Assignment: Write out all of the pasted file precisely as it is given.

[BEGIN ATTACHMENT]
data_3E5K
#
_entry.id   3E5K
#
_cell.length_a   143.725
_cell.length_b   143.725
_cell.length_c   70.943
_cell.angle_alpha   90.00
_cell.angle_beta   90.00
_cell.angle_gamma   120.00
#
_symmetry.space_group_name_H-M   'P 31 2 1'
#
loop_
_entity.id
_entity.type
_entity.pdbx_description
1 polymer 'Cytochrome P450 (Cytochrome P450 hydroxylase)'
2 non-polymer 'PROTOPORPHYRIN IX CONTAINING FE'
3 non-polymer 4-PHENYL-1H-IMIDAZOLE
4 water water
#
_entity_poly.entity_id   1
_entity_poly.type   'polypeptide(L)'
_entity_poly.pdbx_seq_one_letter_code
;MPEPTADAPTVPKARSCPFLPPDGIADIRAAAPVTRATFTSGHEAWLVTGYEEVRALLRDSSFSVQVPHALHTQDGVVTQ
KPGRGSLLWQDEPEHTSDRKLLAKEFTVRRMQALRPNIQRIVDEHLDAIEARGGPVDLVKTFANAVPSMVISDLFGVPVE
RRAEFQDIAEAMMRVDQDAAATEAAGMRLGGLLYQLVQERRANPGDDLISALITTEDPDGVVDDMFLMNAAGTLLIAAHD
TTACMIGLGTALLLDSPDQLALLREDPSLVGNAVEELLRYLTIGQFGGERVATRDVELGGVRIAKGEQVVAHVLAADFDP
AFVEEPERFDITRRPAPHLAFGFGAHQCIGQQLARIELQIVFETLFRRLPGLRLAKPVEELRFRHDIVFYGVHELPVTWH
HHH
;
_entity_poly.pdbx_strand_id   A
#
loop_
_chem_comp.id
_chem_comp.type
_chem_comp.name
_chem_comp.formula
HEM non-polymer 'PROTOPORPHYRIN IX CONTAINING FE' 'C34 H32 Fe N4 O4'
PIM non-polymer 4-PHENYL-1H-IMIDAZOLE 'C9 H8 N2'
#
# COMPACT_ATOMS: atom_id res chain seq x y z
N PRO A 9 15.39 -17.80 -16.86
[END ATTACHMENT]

data_3E5K
#
_entry.id   3E5K
#
_cell.length_a   143.725
_cell.length_b   143.725
_cell.length_c   70.943
_cell.angle_alpha   90.00
_cell.angle_beta   90.00
_cell.angle_gamma   120.00
#
_symmetry.space_group_name_H-M   'P 31 2 1'
#
loop_
_entity.id
_entity.type
_entity.pdbx_description
1 polymer 'Cytochrome P450 (Cytochrome P450 hydroxylase)'
2 non-polymer 'PROTOPORPHYRIN IX CONTAINING FE'
3 non-polymer 4-PHENYL-1H-IMIDAZOLE
4 water water
#
_entity_poly.entity_id   1
_entity_poly.type   'polypeptide(L)'
_entity_poly.pdbx_seq_one_letter_code
;MPEPTADAPTVPKARSCPFLPPDGIADIRAAAPVTRATFTSGHEAWLVTGYEEVRALLRDSSFSVQVPHALHTQDGVVTQ
KPGRGSLLWQDEPEHTSDRKLLAKEFTVRRMQALRPNIQRIVDEHLDAIEARGGPVDLVKTFANAVPSMVISDLFGVPVE
RRAEFQDIAEAMMRVDQDAAATEAAGMRLGGLLYQLVQERRANPGDDLISALITTEDPDGVVDDMFLMNAAGTLLIAAHD
TTACMIGLGTALLLDSPDQLALLREDPSLVGNAVEELLRYLTIGQFGGERVATRDVELGGVRIAKGEQVVAHVLAADFDP
AFVEEPERFDITRRPAPHLAFGFGAHQCIGQQLARIELQIVFETLFRRLPGLRLAKPVEELRFRHDIVFYGVHELPVTWH
HHH
;
_entity_poly.pdbx_strand_id   A
#
loop_
_chem_comp.id
_chem_comp.type
_chem_comp.name
_chem_comp.formula
HEM non-polymer 'PROTOPORPHYRIN IX CONTAINING FE' 'C34 H32 Fe N4 O4'
PIM non-polymer 4-PHENYL-1H-IMIDAZOLE 'C9 H8 N2'
#
# COMPACT_ATOMS: atom_id res chain seq x y z
N PRO A 9 15.39 -17.80 -16.86